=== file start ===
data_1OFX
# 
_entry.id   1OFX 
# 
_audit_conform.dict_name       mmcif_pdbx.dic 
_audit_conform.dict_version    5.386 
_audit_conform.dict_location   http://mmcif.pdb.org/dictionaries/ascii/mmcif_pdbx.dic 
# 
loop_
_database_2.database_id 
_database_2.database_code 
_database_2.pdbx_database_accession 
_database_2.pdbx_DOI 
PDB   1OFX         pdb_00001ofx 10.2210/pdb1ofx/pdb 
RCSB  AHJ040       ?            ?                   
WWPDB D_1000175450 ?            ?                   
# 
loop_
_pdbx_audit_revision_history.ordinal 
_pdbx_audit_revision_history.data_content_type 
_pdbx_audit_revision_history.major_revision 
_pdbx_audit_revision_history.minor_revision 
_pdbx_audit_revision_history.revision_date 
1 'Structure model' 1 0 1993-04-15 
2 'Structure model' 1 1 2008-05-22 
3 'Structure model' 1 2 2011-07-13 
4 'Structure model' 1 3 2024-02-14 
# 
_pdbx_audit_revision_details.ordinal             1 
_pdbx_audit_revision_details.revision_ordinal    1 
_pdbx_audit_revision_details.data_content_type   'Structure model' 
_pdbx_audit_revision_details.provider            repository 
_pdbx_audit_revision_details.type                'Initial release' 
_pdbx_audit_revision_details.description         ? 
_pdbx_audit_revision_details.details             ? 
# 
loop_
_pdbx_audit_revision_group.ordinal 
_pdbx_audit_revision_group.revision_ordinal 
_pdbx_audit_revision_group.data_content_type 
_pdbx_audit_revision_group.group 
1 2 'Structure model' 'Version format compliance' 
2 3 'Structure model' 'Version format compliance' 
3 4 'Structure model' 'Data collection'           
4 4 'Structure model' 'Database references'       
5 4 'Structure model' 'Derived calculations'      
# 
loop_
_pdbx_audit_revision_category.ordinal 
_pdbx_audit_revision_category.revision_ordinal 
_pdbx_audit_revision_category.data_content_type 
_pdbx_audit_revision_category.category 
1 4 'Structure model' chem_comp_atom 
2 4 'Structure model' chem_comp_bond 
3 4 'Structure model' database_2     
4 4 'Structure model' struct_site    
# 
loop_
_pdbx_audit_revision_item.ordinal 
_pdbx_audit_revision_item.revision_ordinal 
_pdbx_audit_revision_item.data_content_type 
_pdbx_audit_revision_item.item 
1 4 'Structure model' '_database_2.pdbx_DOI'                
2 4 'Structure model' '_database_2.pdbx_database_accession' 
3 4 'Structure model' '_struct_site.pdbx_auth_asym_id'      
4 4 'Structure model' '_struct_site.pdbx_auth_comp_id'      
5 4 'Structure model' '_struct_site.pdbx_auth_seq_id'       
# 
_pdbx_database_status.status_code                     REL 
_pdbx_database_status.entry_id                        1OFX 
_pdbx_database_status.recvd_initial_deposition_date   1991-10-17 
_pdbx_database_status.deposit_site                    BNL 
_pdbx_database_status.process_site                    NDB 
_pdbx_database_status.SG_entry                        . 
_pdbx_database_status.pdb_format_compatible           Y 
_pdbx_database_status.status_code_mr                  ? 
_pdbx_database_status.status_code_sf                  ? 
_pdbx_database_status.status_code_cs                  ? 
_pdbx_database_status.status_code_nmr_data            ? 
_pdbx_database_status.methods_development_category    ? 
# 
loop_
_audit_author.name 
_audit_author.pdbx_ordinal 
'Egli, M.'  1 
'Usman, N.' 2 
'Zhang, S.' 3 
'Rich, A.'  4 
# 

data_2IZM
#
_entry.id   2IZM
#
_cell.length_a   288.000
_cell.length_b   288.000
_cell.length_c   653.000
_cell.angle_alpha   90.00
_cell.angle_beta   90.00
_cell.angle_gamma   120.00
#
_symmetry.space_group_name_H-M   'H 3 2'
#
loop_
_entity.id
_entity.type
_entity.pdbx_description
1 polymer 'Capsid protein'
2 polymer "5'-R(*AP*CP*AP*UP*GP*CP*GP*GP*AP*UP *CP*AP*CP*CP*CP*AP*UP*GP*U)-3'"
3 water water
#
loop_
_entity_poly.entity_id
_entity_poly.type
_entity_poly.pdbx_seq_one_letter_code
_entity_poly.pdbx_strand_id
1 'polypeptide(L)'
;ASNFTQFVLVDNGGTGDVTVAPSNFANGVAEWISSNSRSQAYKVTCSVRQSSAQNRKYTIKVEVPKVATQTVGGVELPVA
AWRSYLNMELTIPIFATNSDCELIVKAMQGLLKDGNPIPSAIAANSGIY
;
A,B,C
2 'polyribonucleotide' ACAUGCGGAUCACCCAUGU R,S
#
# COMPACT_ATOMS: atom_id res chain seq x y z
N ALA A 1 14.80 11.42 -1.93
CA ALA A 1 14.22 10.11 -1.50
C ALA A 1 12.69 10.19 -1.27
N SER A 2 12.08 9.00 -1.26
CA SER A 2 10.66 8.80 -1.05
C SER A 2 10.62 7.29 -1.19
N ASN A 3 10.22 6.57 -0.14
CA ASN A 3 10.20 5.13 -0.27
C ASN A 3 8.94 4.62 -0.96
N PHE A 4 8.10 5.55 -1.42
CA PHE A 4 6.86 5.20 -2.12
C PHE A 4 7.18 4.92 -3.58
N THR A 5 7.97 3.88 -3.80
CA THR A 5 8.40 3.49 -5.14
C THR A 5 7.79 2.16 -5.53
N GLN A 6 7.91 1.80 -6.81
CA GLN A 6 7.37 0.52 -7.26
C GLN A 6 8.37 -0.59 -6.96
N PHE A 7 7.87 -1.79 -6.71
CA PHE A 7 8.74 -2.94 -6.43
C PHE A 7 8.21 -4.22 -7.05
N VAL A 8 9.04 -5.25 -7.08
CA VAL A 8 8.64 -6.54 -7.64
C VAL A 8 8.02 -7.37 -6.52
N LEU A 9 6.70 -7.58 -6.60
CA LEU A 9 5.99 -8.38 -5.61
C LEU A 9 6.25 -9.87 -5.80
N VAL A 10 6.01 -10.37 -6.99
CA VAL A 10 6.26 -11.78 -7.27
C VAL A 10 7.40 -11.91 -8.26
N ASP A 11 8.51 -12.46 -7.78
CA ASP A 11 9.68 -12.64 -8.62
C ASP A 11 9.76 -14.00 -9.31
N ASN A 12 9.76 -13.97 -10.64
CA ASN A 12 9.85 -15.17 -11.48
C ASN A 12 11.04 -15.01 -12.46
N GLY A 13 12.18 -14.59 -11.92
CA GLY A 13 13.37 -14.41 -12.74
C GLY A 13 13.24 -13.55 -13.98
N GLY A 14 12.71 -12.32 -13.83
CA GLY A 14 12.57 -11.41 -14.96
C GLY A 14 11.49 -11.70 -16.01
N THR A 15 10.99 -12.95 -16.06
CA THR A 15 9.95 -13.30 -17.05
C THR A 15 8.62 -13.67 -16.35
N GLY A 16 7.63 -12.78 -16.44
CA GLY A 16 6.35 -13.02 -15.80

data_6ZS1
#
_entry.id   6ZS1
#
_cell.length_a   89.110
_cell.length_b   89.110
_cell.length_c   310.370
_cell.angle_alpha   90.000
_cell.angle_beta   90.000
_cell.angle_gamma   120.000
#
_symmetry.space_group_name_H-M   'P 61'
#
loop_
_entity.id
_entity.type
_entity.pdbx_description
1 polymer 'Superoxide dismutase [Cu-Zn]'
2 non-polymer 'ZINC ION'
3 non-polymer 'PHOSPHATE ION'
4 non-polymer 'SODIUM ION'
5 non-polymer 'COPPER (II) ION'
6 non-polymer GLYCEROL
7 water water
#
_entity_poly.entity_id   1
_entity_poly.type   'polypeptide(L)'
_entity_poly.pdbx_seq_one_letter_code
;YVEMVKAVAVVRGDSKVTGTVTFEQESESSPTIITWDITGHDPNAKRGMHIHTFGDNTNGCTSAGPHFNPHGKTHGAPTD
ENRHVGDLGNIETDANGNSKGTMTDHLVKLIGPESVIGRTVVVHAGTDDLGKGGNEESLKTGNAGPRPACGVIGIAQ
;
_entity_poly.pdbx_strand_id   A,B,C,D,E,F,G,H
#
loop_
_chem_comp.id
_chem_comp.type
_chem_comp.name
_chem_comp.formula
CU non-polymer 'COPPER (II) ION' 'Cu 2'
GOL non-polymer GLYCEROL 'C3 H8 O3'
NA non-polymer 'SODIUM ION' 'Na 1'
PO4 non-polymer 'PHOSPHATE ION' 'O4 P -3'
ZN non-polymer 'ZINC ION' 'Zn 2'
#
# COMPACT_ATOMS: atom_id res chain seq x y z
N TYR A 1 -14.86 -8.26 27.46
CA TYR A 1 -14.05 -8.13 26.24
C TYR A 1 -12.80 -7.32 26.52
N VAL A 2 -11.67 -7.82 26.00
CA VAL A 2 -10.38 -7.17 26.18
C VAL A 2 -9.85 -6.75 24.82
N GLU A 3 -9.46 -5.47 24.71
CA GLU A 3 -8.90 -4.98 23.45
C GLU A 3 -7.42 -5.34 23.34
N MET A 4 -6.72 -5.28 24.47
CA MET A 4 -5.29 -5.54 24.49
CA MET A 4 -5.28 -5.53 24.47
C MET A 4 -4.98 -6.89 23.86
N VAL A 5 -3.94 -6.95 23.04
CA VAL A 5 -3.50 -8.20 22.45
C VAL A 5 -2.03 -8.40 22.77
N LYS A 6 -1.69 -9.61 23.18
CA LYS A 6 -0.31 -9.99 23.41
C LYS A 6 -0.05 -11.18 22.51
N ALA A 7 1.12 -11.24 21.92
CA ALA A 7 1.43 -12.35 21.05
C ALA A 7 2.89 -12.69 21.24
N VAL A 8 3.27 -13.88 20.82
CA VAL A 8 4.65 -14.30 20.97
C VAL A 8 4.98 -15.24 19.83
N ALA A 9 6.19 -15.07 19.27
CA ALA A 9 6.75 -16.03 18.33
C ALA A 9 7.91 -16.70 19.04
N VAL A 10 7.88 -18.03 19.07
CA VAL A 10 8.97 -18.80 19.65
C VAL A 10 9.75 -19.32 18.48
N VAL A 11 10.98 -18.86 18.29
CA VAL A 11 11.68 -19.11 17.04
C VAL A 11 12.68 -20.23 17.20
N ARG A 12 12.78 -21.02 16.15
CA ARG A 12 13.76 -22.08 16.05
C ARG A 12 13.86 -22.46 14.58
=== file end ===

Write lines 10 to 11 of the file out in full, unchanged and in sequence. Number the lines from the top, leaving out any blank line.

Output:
_database_2.database_id 
_database_2.database_code 